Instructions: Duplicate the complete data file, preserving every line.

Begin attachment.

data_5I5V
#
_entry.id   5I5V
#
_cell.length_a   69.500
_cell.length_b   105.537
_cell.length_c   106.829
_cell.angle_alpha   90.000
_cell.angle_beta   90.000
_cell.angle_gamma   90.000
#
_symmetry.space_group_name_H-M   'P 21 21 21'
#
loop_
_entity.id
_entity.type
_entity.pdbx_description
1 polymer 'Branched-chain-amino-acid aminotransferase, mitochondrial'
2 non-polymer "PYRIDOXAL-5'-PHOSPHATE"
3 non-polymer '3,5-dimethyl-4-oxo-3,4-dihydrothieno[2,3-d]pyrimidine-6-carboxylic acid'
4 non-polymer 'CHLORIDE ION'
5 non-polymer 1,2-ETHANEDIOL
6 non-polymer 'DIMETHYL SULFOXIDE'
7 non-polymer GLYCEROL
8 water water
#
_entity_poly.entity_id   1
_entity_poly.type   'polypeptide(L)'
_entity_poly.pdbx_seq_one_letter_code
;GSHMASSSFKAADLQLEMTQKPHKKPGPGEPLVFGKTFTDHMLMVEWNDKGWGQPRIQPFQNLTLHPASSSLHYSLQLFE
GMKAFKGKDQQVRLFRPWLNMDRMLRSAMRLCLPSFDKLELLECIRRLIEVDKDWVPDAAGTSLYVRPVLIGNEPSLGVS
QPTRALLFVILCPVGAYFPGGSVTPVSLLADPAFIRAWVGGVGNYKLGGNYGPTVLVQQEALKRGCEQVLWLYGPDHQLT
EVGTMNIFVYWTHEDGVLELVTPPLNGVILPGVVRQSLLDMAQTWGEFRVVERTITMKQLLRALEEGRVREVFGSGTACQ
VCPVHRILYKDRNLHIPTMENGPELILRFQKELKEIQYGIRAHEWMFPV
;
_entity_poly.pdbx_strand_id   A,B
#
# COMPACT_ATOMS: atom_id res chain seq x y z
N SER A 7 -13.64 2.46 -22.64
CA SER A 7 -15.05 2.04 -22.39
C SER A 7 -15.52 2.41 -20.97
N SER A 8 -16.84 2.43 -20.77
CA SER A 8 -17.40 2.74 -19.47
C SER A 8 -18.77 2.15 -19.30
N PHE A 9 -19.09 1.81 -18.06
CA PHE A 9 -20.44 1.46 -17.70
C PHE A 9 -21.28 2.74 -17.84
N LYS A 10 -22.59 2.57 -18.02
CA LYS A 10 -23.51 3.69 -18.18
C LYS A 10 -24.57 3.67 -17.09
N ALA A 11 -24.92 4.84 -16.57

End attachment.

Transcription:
data_5I5V
#
_entry.id   5I5V
#
_cell.length_a   69.500
_cell.length_b   105.537
_cell.length_c   106.829
_cell.angle_alpha   90.000
_cell.angle_beta   90.000
_cell.angle_gamma   90.000
#
_symmetry.space_group_name_H-M   'P 21 21 21'
#
loop_
_entity.id
_entity.type
_entity.pdbx_description
1 polymer 'Branched-chain-amino-acid aminotransferase, mitochondrial'
2 non-polymer "PYRIDOXAL-5'-PHOSPHATE"
3 non-polymer '3,5-dimethyl-4-oxo-3,4-dihydrothieno[2,3-d]pyrimidine-6-carboxylic acid'
4 non-polymer 'CHLORIDE ION'
5 non-polymer 1,2-ETHANEDIOL
6 non-polymer 'DIMETHYL SULFOXIDE'
7 non-polymer GLYCEROL
8 water water
#
_entity_poly.entity_id   1
_entity_poly.type   'polypeptide(L)'
_entity_poly.pdbx_seq_one_letter_code
;GSHMASSSFKAADLQLEMTQKPHKKPGPGEPLVFGKTFTDHMLMVEWNDKGWGQPRIQPFQNLTLHPASSSLHYSLQLFE
GMKAFKGKDQQVRLFRPWLNMDRMLRSAMRLCLPSFDKLELLECIRRLIEVDKDWVPDAAGTSLYVRPVLIGNEPSLGVS
QPTRALLFVILCPVGAYFPGGSVTPVSLLADPAFIRAWVGGVGNYKLGGNYGPTVLVQQEALKRGCEQVLWLYGPDHQLT
EVGTMNIFVYWTHEDGVLELVTPPLNGVILPGVVRQSLLDMAQTWGEFRVVERTITMKQLLRALEEGRVREVFGSGTACQ
VCPVHRILYKDRNLHIPTMENGPELILRFQKELKEIQYGIRAHEWMFPV
;
_entity_poly.pdbx_strand_id   A,B
#
# COMPACT_ATOMS: atom_id res chain seq x y z
N SER A 7 -13.64 2.46 -22.64
CA SER A 7 -15.05 2.04 -22.39
C SER A 7 -15.52 2.41 -20.97
N SER A 8 -16.84 2.43 -20.77
CA SER A 8 -17.40 2.74 -19.47
C SER A 8 -18.77 2.15 -19.30
N PHE A 9 -19.09 1.81 -18.06
CA PHE A 9 -20.44 1.46 -17.70
C PHE A 9 -21.28 2.74 -17.84
N LYS A 10 -22.59 2.57 -18.02
CA LYS A 10 -23.51 3.69 -18.18
C LYS A 10 -24.57 3.67 -17.09
N ALA A 11 -24.92 4.84 -16.57